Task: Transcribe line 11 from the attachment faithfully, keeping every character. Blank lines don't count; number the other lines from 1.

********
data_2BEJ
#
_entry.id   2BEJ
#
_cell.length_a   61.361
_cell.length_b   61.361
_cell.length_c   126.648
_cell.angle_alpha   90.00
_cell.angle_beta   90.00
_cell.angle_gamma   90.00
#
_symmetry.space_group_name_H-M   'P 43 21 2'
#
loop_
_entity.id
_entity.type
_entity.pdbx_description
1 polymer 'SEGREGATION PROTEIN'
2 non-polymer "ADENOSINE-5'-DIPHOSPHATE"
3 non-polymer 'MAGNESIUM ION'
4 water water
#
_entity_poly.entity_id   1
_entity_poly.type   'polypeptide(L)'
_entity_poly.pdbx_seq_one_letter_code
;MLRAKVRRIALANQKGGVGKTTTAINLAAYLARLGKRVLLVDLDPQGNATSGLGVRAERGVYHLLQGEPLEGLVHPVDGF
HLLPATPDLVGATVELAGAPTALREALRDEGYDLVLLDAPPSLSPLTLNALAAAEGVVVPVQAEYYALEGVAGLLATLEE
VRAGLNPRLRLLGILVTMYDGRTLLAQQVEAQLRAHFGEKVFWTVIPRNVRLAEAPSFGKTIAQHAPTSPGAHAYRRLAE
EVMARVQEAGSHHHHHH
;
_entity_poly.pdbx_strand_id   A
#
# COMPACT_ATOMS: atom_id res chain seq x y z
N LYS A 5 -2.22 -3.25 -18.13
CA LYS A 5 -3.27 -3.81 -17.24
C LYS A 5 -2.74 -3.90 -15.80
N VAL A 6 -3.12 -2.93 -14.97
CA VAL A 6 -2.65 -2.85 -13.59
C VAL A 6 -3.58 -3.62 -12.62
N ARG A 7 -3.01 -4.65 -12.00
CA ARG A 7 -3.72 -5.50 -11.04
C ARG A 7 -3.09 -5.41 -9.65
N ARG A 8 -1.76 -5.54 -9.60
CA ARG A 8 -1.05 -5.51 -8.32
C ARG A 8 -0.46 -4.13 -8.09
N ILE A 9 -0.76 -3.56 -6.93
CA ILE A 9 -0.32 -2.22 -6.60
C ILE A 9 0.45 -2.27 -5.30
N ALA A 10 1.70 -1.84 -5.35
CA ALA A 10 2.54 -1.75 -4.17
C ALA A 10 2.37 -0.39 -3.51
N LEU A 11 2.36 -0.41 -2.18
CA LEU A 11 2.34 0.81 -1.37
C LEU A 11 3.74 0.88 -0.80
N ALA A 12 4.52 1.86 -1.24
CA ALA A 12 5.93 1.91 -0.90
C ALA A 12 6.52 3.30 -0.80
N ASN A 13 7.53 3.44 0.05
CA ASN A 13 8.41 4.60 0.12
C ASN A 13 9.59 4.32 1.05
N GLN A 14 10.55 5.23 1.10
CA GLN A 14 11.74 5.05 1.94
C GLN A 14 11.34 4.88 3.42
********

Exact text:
#